Return of the Organism

Currently, after many decades dominated by the paradigm of the gene, the concept of organism is making a comeback in the bio- and biomedical sciences. The organism is again recognized as a causally efficacious, autonomous, and active unit that transcends the properties of genes – especially in fields like epigenetics, niche construction theory, and evolutionary developmental biology (Evo-Devo). This project investigates these recent developments from a perspective of integrated history and philosophy of science. It focuses on (i) biotheoretical and conceptual, (ii) historical, as well as (iii) social and anthropological dimensions of today’s ‚return of the organism‘.
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ROTO Lecture Series

Talks will be online via Zoom. Please register for each talk individually.

Upcoming talks

21.10.2021 6:00 PM CET
Register here
Grant Ramsey (KU Leuven), Cristina Villegas (Konrad Lorenz Institute for Evolution and Cognition Research): Evolutionary Dappling: How developmental constraints and drives can be evolutionary causes

15.11.2021 4:00 PM CET
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Isabel Smallegange (University of Amsterdam): Evolutionary explanations of developmental plasticity in the male dimorphic bulb mite (Rhizoglyphus robini)

23.11.2021 4:00 PM CET
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Thomas Pradeu (CNRS & University of Bordeaux): Cancer in the context of the organism

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Three Dimensions

Theoretical Dimensions

  1. What are organisms and what environments? What roles do they play in explaining evolution?
  2. What biological individuals are organisms? Can concepts of physiological and evolutionary individuality be united?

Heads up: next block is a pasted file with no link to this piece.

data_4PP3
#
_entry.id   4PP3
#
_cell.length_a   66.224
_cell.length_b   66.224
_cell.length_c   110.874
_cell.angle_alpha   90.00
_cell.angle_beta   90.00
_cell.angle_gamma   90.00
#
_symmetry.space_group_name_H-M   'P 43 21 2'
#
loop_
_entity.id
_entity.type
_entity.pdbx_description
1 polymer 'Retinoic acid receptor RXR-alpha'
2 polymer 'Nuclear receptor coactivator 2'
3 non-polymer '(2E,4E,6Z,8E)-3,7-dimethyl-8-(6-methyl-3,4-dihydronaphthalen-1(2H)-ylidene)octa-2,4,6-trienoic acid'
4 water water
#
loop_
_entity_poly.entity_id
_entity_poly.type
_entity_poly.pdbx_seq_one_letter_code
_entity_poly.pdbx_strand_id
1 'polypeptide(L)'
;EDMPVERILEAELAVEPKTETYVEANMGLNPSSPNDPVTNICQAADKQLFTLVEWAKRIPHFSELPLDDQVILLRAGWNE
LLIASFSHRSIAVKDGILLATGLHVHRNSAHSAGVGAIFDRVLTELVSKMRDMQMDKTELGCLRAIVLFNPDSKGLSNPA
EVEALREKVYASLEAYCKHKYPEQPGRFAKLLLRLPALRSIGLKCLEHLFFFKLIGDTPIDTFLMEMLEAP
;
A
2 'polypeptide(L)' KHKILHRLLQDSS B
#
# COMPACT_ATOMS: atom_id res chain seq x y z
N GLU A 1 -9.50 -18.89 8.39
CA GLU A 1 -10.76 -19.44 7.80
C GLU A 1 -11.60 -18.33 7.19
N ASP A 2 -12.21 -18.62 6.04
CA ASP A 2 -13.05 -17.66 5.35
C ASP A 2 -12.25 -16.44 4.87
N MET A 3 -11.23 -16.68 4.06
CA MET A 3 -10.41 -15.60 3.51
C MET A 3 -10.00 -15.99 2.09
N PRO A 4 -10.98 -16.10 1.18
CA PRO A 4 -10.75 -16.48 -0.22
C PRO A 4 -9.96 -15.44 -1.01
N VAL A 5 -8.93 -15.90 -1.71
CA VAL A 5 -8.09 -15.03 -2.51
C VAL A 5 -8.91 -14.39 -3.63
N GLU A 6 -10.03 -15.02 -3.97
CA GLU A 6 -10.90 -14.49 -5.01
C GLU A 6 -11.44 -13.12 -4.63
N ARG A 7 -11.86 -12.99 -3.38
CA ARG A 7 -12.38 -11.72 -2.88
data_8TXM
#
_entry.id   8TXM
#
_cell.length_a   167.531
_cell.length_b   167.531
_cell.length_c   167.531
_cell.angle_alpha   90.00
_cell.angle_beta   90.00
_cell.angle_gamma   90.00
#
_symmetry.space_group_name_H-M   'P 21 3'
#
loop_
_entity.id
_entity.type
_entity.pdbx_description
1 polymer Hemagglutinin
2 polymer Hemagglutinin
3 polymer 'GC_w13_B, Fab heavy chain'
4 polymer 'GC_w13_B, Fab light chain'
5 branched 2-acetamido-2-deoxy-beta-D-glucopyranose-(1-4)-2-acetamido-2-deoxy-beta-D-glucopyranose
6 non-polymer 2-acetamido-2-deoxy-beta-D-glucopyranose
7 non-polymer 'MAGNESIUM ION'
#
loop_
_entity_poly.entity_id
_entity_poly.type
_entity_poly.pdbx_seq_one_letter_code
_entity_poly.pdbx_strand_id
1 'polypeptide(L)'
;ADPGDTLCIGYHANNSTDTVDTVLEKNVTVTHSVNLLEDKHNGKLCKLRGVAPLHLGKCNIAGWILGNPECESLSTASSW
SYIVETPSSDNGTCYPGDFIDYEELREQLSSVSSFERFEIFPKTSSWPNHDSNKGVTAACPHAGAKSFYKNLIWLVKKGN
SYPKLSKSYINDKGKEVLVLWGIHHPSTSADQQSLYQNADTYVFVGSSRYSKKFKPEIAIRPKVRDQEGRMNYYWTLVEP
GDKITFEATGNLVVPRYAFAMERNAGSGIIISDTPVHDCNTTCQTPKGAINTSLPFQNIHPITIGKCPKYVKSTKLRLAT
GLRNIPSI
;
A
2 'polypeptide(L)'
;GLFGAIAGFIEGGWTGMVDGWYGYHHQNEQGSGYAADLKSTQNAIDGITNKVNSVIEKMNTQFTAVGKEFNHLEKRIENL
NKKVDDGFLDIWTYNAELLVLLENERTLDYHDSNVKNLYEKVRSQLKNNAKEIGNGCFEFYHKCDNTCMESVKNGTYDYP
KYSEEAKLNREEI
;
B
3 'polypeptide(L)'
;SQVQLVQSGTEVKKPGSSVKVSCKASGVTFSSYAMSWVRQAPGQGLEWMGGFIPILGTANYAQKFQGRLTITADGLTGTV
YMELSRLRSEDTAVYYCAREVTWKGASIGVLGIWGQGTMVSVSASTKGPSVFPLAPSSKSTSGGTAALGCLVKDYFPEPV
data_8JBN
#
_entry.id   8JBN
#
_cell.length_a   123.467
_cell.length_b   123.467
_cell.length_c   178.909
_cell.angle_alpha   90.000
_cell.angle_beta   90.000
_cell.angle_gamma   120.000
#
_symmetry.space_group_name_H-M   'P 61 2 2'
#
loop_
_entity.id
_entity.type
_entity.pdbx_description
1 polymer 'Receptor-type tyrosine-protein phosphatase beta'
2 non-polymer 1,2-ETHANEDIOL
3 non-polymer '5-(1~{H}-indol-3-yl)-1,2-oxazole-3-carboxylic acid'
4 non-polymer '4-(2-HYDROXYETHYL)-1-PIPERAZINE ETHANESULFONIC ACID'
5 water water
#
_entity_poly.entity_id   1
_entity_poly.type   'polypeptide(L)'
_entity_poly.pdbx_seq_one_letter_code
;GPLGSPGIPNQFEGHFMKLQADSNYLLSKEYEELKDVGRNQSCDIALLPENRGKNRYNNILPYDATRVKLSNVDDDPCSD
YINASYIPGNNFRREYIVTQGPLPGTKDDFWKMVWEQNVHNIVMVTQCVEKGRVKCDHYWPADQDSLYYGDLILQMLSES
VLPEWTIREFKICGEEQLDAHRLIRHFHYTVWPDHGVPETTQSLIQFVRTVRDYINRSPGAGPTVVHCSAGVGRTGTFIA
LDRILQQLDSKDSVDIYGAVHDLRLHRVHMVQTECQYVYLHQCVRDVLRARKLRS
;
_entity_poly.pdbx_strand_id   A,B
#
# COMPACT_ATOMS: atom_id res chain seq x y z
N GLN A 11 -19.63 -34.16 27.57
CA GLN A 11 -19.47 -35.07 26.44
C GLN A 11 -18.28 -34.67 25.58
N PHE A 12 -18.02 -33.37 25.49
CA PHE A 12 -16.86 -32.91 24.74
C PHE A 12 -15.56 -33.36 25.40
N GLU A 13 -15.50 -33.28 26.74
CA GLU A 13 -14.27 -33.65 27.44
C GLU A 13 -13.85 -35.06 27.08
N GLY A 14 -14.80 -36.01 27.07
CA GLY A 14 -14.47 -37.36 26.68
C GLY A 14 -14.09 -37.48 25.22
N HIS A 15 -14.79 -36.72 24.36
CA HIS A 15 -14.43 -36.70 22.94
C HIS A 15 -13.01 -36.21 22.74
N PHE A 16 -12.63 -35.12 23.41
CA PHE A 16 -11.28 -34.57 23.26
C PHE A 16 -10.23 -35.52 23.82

3. How can we reconcile current trends towards highlighting organismic agents while, at the same time, dissolving individual organisms in their environment? What are meaningful boundaries between organisms and environments?

Historical Dimensions

  1. What were the questions and theoretical assumptions and challenges of organism-centered biology in early 20th century (in organicism, holistic biology, dialectical materialism)?
  2. What can we learn from these previous approaches in the current debate about the return of the organism?
  3.  How have understandings of the organism-environment relationship changed throughout the 20th and 21st century?

Social & Anthropological Dimensions

  1. How do individualistic and anti-individualistic trends in biology affect biomedicine (e.g., personalized medicine), public health debates, and policy making?
  2. Who is a suitable health care target and who should take responsibility for health interventions, individuals or collectives?
  3. What are new trends to biologize individuals and their social contexts? Why do new environmentalist views of race emerge to classify individuals?


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